Chairman of Tea Board Prabhat K Bezboruah and Jorhat Superintendent of Police Vaibhav Nimbalkar jointly released the fifth Assamese edition and the second English edition of ‘Jorhat – From Establishment to Independence of India’ (1794-1947), written by industrialist Om Prakash Gattani here on Sunday.
Monoj Kumar Goswami, Grantha Sanskriti, Jorhat, publisher of the Assamese edition, said that the book, more than 12000 copies of which have been sold, was indicative of its popularity.
He further said that the book was one of the history books which had not received any negative feedback and the positive suggestions, comments and reviews Gattani had received.
DD Bagwani, Vishwanath Hindi Sahitya Parishad, New Delhi, publisher of the Hindi and English versions as well as another book written by Gattani, ‘Marward se Kamrup – Jorhat Marwari Samaj’, said that he was at first skeptical of the book whether it would be marketable but he was happy to have been proved wrong after being persuaded by Gattani to publish it.
Jul Khound, organising secretary of the central committee of the All Assam Students’ Union (AASU), said that after he had received a copy of the book and he had done a thorough check to find out whether it would generate controversy and found the book so interesting and devoid of conflicting statements that this book has been presented by AASU to those who have passed matriculation and higher secondary with distinction.
Jul Khound further said that nationalism and patriotism was lacking among the new generation as history and geography were no longer compulsory subjects in schools and books which covered the history of some place would arouse such feelings. He also praised the book for being full of snippets of information like the ‘Kokila Raax Utsav to Jorhat Sanmilani’ and Gymkhana Club to People’s Book Store in Gar-Ali.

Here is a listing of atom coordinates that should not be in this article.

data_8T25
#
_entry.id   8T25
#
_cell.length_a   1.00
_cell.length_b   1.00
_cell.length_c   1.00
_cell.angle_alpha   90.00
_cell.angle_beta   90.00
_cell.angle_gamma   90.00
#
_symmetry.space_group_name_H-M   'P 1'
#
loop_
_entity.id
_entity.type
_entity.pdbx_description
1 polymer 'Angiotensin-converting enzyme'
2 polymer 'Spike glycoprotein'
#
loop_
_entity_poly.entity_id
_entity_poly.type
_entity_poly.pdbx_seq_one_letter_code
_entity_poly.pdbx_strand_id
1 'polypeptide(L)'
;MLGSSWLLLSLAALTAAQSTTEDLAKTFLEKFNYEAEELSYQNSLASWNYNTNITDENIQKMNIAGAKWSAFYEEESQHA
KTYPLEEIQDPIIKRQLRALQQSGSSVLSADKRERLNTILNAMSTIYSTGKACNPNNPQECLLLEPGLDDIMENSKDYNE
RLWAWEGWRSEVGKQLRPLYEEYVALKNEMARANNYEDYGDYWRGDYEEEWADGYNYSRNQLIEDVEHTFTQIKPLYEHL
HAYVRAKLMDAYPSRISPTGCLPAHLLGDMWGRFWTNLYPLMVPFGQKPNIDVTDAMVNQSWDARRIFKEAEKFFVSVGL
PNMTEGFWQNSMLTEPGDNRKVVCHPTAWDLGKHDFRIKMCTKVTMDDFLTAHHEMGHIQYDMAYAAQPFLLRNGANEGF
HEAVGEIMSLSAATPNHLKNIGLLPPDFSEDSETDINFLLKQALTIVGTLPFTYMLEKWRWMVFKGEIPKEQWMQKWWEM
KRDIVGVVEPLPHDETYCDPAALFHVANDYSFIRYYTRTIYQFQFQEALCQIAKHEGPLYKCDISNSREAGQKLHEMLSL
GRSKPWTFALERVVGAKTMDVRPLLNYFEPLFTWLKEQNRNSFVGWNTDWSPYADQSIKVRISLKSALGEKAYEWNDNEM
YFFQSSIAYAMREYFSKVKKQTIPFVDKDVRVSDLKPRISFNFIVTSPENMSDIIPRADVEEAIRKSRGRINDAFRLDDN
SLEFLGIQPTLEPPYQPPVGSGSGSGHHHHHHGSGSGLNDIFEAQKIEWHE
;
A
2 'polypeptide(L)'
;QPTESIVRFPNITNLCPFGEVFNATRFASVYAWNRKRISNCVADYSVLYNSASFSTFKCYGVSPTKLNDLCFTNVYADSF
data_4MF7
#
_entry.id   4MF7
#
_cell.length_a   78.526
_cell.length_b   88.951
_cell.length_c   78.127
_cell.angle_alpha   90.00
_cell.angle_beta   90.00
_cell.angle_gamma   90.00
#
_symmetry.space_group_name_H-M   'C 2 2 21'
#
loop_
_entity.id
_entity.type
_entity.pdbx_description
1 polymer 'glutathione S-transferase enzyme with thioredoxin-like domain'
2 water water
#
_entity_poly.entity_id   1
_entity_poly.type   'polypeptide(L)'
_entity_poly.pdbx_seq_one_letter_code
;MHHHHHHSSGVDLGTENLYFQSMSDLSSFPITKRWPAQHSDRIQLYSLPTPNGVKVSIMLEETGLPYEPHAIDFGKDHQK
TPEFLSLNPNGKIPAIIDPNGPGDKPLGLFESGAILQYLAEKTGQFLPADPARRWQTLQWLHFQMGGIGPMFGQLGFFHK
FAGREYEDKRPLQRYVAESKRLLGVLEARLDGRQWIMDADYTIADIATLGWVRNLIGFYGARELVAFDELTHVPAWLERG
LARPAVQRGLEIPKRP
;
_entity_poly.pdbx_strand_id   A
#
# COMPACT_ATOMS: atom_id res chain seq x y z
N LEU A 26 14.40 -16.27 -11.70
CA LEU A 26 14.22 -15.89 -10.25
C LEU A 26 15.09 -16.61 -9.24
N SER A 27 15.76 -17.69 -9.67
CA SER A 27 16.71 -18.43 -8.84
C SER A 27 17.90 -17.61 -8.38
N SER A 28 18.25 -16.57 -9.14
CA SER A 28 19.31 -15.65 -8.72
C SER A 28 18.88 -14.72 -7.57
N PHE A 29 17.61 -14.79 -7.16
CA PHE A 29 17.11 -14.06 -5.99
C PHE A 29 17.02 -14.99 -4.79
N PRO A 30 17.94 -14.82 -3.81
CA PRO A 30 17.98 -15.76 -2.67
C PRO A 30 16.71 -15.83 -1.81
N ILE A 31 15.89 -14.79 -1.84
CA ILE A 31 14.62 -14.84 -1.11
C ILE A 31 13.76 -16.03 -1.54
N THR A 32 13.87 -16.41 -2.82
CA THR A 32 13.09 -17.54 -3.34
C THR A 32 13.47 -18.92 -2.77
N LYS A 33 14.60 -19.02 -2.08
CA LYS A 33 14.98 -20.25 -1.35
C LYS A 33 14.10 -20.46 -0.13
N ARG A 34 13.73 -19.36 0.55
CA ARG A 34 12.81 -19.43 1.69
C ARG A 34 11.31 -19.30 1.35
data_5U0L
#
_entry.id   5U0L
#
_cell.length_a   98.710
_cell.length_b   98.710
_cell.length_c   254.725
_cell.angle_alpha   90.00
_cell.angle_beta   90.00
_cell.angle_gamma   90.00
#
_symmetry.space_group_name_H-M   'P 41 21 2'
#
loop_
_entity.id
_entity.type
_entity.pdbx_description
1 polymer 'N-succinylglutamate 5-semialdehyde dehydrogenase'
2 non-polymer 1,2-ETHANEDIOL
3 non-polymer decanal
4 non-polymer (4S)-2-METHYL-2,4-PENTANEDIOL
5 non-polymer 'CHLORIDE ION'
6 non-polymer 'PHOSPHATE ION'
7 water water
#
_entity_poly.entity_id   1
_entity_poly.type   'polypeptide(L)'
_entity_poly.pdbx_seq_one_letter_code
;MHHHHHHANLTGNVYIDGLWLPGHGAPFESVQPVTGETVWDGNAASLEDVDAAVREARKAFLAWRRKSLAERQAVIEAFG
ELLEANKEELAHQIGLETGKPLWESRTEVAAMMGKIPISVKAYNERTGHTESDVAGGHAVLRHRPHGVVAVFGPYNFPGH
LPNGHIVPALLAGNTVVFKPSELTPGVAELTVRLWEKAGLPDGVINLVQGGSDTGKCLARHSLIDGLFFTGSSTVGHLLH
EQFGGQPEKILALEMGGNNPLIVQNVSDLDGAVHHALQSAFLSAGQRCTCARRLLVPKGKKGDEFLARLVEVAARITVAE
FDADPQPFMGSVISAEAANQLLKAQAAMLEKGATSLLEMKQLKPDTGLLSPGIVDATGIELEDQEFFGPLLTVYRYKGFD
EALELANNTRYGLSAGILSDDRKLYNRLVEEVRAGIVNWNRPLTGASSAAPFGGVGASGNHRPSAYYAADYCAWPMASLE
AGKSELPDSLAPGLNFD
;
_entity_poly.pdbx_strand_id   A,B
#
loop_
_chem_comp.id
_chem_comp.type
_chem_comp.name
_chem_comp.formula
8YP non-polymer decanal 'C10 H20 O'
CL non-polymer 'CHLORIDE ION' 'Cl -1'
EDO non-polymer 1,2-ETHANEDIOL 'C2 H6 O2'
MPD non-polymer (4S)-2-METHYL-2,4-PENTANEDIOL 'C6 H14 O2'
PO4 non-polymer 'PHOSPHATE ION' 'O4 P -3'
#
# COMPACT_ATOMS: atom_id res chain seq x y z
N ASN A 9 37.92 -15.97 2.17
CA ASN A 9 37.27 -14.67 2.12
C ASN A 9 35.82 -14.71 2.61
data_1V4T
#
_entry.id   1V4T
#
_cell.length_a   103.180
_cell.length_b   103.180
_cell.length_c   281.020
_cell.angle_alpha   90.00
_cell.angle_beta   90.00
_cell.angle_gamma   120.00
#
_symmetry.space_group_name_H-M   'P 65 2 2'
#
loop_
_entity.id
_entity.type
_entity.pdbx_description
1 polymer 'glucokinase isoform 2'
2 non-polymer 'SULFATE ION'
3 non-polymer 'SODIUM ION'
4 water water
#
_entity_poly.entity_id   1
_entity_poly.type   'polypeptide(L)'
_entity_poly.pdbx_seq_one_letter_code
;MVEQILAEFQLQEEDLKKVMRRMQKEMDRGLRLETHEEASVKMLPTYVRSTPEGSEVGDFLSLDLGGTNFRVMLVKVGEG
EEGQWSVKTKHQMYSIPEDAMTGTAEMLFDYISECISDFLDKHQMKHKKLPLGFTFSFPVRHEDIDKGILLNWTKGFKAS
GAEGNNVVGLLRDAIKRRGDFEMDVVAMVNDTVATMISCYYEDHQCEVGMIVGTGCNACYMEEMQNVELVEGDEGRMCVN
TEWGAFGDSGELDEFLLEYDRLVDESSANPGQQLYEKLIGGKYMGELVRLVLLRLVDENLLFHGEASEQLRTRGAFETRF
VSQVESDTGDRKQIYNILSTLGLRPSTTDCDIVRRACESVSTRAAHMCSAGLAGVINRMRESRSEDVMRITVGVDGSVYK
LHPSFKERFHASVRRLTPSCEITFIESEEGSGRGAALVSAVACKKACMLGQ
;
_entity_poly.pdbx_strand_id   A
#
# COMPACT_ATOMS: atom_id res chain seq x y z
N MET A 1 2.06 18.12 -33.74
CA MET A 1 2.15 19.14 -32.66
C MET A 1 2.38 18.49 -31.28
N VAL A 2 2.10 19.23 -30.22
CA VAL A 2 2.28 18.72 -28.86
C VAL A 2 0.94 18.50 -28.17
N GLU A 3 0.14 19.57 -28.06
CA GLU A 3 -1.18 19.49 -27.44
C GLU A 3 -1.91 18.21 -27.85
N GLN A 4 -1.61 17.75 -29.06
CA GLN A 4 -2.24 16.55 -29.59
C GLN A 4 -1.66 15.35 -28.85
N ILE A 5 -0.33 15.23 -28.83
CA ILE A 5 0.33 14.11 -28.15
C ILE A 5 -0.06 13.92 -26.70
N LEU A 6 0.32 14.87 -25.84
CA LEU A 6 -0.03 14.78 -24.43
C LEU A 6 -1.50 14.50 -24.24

Prabhat Bezboruah also praised Gattani for depicting the history of Jorhat from the time that the Ahom kings shifted their capital to Jorhat to Independence but warned that Jorhat, which has been portrayed as the second-most important city after Guwahati in Assam, was slowly losing its importance.
“This premier metropolis is under threat. After Independence, the leaders had developed Assam Agricultural University, Regional Research Laboratory, Jorhat Engineering College and the thriving tea industry had made Jorhat great but in the past 25 years, nothing much except for National Institute of Design had been given to Jorhat,” he said.
Bezboruah further said that all the projects worth about Rs 20000 crore like Bogibeel bridge, Dhola-Sadiya bridge and Brahmaputra Cracker and Polymer Limited, Plastic Park had been given to Dibrugarh and Tinsukia, districts.
Bezboruah said that the National Highway also would be going from Numaligarh to Gohpur through the North Bank to Lakhimpur and the road passing through Jorhat would be named as NH 715.
“We should awake, otherwise we will slip from second city to fifth and sixth city, ” he said.
Jorhat SP Nimbalkar began his speech by quoting a Sanskrit shloka and said that unless one knew one’s history there was a risk that history would repeat itself.
He also said that the present generation should read the history from books instead of believing most of the false information being spread through WhatsApp messages. He narrated the story of BRICS Amber Kar, who had lost three pieces of luggage on a voyage to UK during a storm and said that he had lost everything when informed about the third box being washed away, as that had contained all his books.
Several speakers Partha Sarathi Saikia, NC Karnany, Makhan Gattani, Runu Baruah, Sitaram Bahini and others spoke on the need for gifting this coffee table book like the one OP Gattani had written instead of flower bouquets which were usually thrown away, and how a businessman had taken to writing because of his passion for collecting coins especially of the Ahom era from which he had extracted the history especially pertaining to economy and societal changes.
Gattani has also opened a museum where his collection is displayed.
Jatindra Nath Baruah Tea Association of India chairman delivered the valedictory address.
A brief review of the book by a reader, Bikash Jalani, highlighted how Jorhat had been chronologically chronicled and some of the interesting facets regarding the origin of Neuville Road, Negheriting Dol, about the Jorha’s Bhut Bungalow which was actually a windowless Masonic Lodge, the Moamoriya revolution, and some of the important people.
“One can have the love towards one’s motherland only when you know it’s history and the book rightly begins with ‘Let the city you live in, live in your heart,” Jalani said.